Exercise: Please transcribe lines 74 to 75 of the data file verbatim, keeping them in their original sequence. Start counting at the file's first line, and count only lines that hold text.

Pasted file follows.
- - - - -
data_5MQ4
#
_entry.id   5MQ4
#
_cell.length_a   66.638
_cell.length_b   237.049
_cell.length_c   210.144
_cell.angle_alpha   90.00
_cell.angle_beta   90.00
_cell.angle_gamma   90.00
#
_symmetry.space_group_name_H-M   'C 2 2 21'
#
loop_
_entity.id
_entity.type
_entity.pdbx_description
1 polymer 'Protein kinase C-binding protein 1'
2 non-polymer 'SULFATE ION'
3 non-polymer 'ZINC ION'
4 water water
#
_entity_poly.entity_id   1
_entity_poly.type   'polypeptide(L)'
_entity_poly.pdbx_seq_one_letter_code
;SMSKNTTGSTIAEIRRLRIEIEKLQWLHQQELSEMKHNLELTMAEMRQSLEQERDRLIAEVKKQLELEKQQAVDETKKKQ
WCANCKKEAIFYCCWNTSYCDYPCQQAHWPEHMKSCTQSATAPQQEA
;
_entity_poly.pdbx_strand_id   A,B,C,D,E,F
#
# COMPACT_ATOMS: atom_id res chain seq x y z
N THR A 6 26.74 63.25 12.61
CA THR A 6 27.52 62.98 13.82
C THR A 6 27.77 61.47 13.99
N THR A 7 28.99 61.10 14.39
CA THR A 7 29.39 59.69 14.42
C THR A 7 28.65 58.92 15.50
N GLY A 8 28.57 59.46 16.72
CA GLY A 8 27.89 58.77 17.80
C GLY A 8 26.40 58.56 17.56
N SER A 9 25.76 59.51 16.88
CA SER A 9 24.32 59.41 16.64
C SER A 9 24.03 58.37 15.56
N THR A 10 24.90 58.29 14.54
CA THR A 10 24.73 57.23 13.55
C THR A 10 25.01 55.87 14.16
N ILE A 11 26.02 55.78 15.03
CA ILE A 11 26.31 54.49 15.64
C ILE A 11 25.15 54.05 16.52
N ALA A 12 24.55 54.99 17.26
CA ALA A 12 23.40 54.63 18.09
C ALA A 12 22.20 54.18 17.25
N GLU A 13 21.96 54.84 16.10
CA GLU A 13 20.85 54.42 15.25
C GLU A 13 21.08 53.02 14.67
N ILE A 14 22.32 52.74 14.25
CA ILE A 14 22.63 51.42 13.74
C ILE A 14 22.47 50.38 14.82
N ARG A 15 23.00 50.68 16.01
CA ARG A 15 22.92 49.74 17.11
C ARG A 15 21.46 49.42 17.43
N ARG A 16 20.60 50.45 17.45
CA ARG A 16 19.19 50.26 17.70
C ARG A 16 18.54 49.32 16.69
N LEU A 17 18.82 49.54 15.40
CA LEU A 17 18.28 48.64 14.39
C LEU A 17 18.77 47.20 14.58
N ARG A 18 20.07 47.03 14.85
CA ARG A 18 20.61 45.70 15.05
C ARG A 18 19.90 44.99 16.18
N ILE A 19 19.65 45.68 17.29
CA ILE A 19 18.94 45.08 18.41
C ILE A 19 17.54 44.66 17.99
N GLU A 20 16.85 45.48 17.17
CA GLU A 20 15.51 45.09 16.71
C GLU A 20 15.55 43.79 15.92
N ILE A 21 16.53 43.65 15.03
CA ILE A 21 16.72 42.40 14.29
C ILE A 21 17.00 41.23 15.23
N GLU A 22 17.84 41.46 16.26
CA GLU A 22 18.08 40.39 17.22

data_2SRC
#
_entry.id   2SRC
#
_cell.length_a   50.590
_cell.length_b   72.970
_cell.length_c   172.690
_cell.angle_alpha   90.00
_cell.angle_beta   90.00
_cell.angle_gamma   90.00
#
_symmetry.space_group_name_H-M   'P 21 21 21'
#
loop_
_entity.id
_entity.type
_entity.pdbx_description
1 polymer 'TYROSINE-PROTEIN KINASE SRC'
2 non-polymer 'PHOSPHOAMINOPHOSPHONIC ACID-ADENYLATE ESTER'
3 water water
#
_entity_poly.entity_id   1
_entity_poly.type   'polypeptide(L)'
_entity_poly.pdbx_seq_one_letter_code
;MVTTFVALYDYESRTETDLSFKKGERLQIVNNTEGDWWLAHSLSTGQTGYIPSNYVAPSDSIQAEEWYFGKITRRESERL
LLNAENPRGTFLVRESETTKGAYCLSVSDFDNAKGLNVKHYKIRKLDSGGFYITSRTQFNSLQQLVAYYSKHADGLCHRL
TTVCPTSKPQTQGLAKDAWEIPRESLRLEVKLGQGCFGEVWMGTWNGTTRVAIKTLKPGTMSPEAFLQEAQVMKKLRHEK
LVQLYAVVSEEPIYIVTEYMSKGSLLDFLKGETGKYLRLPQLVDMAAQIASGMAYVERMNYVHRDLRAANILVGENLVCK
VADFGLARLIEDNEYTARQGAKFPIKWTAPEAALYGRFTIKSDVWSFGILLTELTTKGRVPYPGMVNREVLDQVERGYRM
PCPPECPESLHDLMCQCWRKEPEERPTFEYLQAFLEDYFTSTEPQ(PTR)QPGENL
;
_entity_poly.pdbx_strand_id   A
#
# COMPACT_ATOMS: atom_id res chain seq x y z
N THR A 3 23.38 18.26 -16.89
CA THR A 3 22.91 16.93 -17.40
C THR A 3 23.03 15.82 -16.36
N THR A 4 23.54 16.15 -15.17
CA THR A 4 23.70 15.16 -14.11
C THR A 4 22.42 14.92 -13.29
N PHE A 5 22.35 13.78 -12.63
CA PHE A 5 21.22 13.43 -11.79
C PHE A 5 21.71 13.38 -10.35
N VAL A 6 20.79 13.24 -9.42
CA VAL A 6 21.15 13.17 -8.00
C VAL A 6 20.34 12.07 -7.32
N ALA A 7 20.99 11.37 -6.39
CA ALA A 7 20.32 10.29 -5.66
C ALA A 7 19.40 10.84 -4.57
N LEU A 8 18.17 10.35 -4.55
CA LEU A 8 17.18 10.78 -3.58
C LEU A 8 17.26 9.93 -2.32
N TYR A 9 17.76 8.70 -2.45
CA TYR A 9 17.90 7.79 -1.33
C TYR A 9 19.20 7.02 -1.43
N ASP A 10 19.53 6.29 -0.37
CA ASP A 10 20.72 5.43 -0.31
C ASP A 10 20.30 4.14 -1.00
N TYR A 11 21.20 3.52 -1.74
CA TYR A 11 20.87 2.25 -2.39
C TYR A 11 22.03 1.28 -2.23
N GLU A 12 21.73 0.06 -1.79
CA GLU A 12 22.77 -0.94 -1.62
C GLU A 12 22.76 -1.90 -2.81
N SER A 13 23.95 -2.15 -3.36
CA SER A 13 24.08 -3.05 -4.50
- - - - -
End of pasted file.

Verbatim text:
N GLU A 20 16.85 45.48 17.17
CA GLU A 20 15.51 45.09 16.71